2 – Kurdistan relies on Godfather
BSSB.BE nationalinterest.org 14.03.2016
Post-Soviet Russia and the Kurds
The motives for post-Soviet Russia’s continued collaboration with the Kurds were twofold. The Russian state had been dealing with Kurds for over two centuries and retained memory and infrastructure. Maintaining that capacity was a relatively cheap way to preserve some Russian leverage in the Middle East. More specifically, the “Kurdish card” provided an effective deterrent against Turkish support for Chechen or other militants in the Caucasus.
Whereas the Kurdish and Chechen questions are symmetrical in form, they are not in impact: Turkey is smaller than Russia, and Turkey’s Kurds are some twelve to eighteen times more numerous than Russia’s Chechens. Kurdish separatism poses a far graver challenge to the Turkish Republic than Chechen separatism could ever to the Russian Federation. The contrast between Chechnya today and the state of virtual civil war in Turkey’s southeast illustrates this.
Russia’s Kurdish Play: A Warning to the United States
Today, Russia is once again vigorously backing a Kurdish national movement. Given Russia’s long track record in cultivating relations with the Kurds, it should be little surprise that Putin, like his predecessors in intelligence Shelepin, Sudoplatov and Primakov, finds himself collaborating with the Kurds to pursue Russia’s foreign policy goals.
- It is not just a source of arms and intelligence, but also, unlike the United States, it is proving itself to be a militarily decisive actor inside Syria. Russia, as a diplomatically experienced country and permanent member of the UN Security Council, can offer support to the Kurds on multiple levels.
- Moscow’s priority in Syria is to save Bashar al-Assad’s regime, and although Assad is now willing to recognize wide autonomy for Syria’s Kurds, he has not yet signaled a readiness to accept the secession of Rojava from Syria and the redrawing of Syria’s borders. Another brake on any rush to recognize a fully sovereign Kurdish state would be Iranian opposition.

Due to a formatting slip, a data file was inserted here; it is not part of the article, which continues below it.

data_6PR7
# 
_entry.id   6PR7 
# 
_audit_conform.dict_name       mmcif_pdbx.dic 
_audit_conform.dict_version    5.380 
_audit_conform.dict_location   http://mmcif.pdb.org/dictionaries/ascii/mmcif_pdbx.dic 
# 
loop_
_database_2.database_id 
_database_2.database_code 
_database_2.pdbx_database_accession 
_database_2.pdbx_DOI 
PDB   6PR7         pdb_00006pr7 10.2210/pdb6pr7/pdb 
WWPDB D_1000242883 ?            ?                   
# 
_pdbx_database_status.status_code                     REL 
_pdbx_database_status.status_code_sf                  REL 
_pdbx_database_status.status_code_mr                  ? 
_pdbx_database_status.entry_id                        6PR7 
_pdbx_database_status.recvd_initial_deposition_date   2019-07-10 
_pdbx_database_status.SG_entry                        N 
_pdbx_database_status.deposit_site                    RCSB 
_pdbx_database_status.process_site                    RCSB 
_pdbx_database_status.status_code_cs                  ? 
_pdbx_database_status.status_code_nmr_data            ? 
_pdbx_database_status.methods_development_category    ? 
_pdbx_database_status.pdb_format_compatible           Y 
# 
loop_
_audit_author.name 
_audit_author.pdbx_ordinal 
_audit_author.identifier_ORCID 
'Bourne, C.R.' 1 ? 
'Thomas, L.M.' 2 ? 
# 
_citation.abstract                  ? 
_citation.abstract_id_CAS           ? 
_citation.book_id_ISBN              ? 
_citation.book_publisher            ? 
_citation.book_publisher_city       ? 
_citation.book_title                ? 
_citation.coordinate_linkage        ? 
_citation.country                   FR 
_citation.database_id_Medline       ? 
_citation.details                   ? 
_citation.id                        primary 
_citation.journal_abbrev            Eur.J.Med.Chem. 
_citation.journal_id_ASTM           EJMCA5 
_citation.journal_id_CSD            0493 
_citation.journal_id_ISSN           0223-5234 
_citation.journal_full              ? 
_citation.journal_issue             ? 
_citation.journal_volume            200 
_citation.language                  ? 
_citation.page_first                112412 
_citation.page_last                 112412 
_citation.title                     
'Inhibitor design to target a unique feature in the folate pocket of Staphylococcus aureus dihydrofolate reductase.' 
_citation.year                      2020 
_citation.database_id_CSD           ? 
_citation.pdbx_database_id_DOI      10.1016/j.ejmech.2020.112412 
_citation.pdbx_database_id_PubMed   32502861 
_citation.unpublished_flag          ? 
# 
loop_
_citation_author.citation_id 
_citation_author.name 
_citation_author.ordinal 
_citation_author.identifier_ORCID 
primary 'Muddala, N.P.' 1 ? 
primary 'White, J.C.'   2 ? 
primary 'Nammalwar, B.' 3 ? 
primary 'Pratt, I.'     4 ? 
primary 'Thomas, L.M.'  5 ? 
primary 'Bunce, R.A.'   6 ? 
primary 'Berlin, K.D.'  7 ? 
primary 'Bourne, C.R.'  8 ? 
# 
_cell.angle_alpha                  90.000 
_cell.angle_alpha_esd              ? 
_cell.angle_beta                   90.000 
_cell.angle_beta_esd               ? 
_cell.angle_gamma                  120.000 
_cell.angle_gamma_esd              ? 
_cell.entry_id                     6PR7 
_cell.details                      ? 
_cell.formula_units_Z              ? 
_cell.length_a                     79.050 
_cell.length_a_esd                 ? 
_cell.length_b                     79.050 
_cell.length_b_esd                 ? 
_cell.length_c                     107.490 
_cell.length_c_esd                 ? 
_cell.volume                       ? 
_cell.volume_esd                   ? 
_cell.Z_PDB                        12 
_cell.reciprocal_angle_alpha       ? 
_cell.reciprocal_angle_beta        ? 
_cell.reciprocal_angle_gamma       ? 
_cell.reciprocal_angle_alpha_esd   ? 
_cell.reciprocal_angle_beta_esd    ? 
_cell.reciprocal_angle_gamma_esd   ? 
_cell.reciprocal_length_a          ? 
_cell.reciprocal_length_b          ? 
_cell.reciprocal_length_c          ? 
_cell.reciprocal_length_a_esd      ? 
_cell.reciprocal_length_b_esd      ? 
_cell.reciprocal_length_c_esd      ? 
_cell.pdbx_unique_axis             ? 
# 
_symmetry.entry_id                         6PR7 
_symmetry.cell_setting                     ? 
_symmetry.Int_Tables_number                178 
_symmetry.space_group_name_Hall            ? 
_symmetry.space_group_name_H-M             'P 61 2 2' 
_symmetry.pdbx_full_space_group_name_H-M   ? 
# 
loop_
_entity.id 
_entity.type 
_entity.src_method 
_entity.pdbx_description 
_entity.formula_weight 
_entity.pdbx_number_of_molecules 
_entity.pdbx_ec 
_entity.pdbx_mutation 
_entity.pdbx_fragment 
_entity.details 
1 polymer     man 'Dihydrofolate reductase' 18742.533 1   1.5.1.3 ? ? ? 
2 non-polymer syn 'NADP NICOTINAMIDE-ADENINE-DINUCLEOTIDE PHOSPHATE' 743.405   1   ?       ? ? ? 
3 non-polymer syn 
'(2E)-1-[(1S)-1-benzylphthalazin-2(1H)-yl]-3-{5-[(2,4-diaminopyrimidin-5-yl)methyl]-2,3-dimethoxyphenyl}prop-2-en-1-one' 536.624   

- Iran is an essential partner for Russia in Syria. It is only thanks to Iran’s far larger military commitment to the Assad regime that Russia’s effort to prop up Assad can succeed. Iran faces its own violent Kurdish insurgency, one led by another PKK subsidiary, PJAK, and has no desire to see an independent Kurdistan. Indeed, prior to the outbreak of the Syrian civil war Turkish-Iranian relations were amicable, thanks in large part to a common animus toward the PKK and PJAK.
The PKK is a supremely disciplined and hierarchical organization, and is neither liberal nor democratic. It does not command anywhere near unanimous support even among Turkey’s Kurds, and it poses a mortal threat to the Kurdistan Regional Government of Iraq, with which it has irreconcilable visions of the Kurds’ future.
Finally, Russia’s Kurdish play should also shake up Washington. American policymakers’ willful misreading of Russian interests and persistent underestimation of Russian capabilities has allowed Russia to successfully blindside U.S. policymakers in Georgia, Ukraine and now Syria.
- It is no secret that Putin seeks the disruption of American alliances and aspires to weaken the NATO alliance. American partnership with the PYD has introduced severe tension into relations with Turkey.
- There is no mystery why. The PYD’s parent organization is seeking through violence to change the political order in Turkey, and the PYD’s success in Syria will aid the PKK immeasurably. The war with the PKK has claimed an estimated forty thousand lives over the past three decades, and it will claim more.
- There has been considerable angst in Turkey that U.S.-supplied arms will be employed not against ISIS but against targets inside Turkey, whether civilian or military. Brett McGurk’s visit in February to PYD-controlled territory in Syria prompted Erdogan to ask angrily and openly whether the United States was on Turkey’s side or that of the PYD. Many Americans, of course, have posed precisely the same question about Turkey’s past policy toward ISIS.
These are signs of a painfully fragile relationship. Among other lessons, what Americans needs to take away from Russia’s Kurdish play is that they are not the only game in town, and that their leverage over the Kurds is limited. The Kurds have options, and in Russia, the PYD and PKK see a patron with extensive experience—and without the best interests of the United States at heart.
Michael A. Reynolds is associate professor of Near Eastern Studies at Princeton University. He is the author of Shattering Empires: The Clash and Collapse of the Ottoman and Russian Empires, 1908-1918, winner of the American Historical Association’s George Louis Beer Prize.
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